The volcano has remained in a quiet state, with the seismic activity dominated by two volcano-tectonic earthquake swarms. There has been poor visibility all day, and no views of the crater area have been possible.
A total of 71 volcano-tectonic earthquakes were recorded, in two swarms between 5:50 pm and 9:15 pm last night and 5:40 am and 07:25 am this morning. The first swarm was the largest, with 48 earthquakes. Eight hybrid and six long-period earthquakes were also recorded. The long-period earthquakes occurred after the end of the earthquake swarms. There were 31 rockfall signals.
Two flash floods in Fort Ghaut were recorded by the Gages seismic station, at 8:15 am and 10:50 am. The floods caused more material to be deposited in the lower reaches of the Ghaut in Plymouth.
MVO fieldwork today has been hampered by low cloud and rain. Observers at Whites this morning were not able to see the top of the dome, and thus it is not possible to say if the rapid dome growth has continued since yesterday.
The COSPEC measurement made on 21 January has been calculated, and gave a result of 1260 tonnes per day. This is a high value, and is similar to other values in the past weeks that have been made following collapses of the dome.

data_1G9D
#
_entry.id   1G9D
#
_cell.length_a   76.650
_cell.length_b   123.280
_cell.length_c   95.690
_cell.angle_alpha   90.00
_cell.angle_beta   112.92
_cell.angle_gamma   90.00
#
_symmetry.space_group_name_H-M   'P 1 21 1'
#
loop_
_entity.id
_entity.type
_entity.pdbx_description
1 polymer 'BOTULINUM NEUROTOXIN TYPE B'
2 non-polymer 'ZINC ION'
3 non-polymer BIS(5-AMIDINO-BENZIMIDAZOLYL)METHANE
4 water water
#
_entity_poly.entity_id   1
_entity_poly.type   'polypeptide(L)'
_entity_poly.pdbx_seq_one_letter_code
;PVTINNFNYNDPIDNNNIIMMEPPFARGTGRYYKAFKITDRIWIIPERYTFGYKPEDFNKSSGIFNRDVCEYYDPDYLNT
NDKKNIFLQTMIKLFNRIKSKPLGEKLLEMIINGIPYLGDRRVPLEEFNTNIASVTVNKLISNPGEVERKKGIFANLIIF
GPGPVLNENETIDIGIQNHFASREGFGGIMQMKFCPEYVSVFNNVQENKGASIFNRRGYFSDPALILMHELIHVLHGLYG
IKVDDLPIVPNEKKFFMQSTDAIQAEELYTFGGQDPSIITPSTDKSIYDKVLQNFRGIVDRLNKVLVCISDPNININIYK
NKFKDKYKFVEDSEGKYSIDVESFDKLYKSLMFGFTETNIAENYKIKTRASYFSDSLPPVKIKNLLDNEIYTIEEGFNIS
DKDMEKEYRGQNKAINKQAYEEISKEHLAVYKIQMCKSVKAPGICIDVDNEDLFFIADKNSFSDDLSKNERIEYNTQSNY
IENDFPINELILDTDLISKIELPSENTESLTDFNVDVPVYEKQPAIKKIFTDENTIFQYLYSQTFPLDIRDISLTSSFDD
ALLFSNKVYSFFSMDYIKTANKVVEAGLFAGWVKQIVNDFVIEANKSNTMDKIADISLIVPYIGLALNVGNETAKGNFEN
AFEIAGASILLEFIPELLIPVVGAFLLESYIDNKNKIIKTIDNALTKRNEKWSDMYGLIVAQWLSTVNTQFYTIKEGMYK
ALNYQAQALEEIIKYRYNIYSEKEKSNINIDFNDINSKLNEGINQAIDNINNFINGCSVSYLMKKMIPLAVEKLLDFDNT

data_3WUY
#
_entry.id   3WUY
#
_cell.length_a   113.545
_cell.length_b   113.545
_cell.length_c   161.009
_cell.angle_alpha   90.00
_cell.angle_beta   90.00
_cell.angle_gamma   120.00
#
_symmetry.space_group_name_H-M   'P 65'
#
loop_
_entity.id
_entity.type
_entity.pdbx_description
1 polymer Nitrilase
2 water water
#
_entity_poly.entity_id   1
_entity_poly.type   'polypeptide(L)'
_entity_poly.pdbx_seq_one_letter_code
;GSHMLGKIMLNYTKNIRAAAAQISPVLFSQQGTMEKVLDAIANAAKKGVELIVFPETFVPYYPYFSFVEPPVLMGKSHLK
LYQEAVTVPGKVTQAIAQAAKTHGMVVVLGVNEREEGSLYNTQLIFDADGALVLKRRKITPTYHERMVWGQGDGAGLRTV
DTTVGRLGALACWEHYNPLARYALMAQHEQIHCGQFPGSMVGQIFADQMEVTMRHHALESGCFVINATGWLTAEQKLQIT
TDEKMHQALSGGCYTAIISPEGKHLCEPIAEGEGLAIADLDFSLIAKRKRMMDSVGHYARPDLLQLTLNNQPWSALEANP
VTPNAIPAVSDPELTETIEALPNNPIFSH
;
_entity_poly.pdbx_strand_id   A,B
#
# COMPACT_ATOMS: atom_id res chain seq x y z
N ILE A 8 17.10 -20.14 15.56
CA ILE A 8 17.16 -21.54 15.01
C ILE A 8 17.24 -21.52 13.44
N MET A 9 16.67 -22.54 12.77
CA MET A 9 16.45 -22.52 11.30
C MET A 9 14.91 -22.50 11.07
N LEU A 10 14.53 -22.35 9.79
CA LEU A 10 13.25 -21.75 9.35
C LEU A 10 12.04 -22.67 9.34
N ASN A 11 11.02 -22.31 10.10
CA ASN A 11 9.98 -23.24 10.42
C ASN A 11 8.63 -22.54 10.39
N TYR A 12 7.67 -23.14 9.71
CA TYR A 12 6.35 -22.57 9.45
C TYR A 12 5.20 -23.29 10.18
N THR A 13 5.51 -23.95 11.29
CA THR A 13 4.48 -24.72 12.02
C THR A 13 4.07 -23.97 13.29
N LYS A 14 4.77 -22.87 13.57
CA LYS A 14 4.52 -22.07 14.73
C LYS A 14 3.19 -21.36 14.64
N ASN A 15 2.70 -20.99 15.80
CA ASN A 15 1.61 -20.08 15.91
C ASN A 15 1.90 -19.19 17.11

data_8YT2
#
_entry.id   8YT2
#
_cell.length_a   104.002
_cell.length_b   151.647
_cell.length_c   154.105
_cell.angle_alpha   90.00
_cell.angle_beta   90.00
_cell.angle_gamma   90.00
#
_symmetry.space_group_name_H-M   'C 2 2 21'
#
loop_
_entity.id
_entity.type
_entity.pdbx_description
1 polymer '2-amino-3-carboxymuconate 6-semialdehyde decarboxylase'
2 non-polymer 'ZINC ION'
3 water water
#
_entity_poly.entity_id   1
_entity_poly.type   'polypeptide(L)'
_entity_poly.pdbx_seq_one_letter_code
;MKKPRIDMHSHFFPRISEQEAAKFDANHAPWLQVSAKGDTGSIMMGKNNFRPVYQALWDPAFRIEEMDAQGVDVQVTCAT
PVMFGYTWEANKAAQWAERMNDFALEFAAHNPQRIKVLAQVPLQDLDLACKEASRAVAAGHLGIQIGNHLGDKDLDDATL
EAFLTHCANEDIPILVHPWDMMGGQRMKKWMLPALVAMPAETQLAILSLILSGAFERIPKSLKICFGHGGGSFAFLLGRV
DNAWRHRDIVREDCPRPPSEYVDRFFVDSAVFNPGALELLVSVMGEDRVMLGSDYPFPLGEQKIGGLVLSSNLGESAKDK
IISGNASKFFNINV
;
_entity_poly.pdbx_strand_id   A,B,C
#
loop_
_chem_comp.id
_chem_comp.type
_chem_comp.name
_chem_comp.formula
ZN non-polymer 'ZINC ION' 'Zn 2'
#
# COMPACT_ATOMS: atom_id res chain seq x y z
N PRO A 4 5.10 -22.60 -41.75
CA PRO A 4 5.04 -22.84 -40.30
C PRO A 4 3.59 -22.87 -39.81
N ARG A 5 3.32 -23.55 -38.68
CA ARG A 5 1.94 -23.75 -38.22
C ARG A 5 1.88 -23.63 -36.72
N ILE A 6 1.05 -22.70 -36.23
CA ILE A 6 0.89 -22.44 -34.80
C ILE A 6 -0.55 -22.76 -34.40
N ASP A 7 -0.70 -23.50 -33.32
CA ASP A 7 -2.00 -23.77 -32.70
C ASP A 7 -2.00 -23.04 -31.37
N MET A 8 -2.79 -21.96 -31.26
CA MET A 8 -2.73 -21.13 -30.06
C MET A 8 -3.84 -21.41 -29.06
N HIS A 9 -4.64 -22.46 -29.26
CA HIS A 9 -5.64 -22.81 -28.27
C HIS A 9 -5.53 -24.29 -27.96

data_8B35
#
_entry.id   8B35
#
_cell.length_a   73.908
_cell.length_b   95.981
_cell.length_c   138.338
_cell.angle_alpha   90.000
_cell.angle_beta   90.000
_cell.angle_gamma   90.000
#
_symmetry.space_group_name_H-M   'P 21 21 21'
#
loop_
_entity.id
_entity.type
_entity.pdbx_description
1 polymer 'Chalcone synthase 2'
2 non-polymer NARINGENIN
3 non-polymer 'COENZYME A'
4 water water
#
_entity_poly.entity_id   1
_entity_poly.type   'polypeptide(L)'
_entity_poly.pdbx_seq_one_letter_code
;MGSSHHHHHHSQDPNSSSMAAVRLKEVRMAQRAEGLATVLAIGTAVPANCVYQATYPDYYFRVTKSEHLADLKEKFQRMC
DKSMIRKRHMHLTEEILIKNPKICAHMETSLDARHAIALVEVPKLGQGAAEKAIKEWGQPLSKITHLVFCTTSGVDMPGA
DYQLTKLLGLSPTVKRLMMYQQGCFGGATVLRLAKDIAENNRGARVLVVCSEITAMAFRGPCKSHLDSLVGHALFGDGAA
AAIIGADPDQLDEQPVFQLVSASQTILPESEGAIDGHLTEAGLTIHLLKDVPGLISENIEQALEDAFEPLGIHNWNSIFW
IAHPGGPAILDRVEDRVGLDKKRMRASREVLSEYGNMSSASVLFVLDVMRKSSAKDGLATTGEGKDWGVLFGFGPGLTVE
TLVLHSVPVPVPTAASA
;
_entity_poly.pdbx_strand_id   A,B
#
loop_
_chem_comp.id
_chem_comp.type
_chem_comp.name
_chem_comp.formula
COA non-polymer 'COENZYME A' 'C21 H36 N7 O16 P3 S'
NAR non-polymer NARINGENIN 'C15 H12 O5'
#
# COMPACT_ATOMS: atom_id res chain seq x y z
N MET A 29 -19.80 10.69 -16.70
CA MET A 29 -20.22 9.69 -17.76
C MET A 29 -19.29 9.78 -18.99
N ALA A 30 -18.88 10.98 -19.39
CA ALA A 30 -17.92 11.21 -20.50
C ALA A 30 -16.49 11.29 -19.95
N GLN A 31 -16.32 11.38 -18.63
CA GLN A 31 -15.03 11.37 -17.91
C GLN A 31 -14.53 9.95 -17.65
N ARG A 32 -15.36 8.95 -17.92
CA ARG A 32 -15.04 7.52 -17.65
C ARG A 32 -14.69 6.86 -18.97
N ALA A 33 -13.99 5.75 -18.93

All the signs are that the current phase of activity has continued, with dome growth in the south-eastern sector of the dome. Further pyroclastic flows are likely in the next few days. Although the dome is likely to collapse in small chunks, producing small to large pyroclastic flows, a major collapse can not be ruled out. Should this occur, another explosion similar to that of September 1996 could result. It is however expected that there would be several hours of high level pyroclastic flow activity before any explosion. Zone E, which includes Cork Hill and the airport, remains safe.